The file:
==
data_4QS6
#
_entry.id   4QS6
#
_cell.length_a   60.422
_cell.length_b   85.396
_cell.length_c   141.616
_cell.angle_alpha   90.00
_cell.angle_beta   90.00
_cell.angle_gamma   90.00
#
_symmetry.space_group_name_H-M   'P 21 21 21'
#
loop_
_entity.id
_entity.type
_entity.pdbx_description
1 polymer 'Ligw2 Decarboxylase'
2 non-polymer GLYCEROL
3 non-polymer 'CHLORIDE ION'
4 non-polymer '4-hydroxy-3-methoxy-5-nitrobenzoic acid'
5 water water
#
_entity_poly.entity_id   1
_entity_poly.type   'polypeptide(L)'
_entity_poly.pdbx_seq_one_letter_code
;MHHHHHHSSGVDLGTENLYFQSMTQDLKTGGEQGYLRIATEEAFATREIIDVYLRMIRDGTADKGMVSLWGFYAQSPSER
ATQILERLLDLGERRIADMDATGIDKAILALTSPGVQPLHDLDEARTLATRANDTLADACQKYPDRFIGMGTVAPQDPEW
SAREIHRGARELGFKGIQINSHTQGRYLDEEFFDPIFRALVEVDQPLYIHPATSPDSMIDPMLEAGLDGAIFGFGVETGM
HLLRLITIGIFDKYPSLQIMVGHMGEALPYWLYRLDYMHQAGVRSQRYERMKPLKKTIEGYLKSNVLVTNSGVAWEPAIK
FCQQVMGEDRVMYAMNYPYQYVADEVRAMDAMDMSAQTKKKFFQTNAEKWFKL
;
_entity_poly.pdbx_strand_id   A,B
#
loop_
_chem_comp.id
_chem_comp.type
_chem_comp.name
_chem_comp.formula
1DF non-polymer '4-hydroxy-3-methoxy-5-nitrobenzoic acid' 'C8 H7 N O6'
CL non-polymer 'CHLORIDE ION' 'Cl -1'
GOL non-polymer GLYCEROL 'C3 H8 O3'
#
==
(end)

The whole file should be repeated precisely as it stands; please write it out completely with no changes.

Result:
data_4QS6
#
_entry.id   4QS6
#
_cell.length_a   60.422
_cell.length_b   85.396
_cell.length_c   141.616
_cell.angle_alpha   90.00
_cell.angle_beta   90.00
_cell.angle_gamma   90.00
#
_symmetry.space_group_name_H-M   'P 21 21 21'
#
loop_
_entity.id
_entity.type
_entity.pdbx_description
1 polymer 'Ligw2 Decarboxylase'
2 non-polymer GLYCEROL
3 non-polymer 'CHLORIDE ION'
4 non-polymer '4-hydroxy-3-methoxy-5-nitrobenzoic acid'
5 water water
#
_entity_poly.entity_id   1
_entity_poly.type   'polypeptide(L)'
_entity_poly.pdbx_seq_one_letter_code
;MHHHHHHSSGVDLGTENLYFQSMTQDLKTGGEQGYLRIATEEAFATREIIDVYLRMIRDGTADKGMVSLWGFYAQSPSER
ATQILERLLDLGERRIADMDATGIDKAILALTSPGVQPLHDLDEARTLATRANDTLADACQKYPDRFIGMGTVAPQDPEW
SAREIHRGARELGFKGIQINSHTQGRYLDEEFFDPIFRALVEVDQPLYIHPATSPDSMIDPMLEAGLDGAIFGFGVETGM
HLLRLITIGIFDKYPSLQIMVGHMGEALPYWLYRLDYMHQAGVRSQRYERMKPLKKTIEGYLKSNVLVTNSGVAWEPAIK
FCQQVMGEDRVMYAMNYPYQYVADEVRAMDAMDMSAQTKKKFFQTNAEKWFKL
;
_entity_poly.pdbx_strand_id   A,B
#
loop_
_chem_comp.id
_chem_comp.type
_chem_comp.name
_chem_comp.formula
1DF non-polymer '4-hydroxy-3-methoxy-5-nitrobenzoic acid' 'C8 H7 N O6'
CL non-polymer 'CHLORIDE ION' 'Cl -1'
GOL non-polymer GLYCEROL 'C3 H8 O3'
#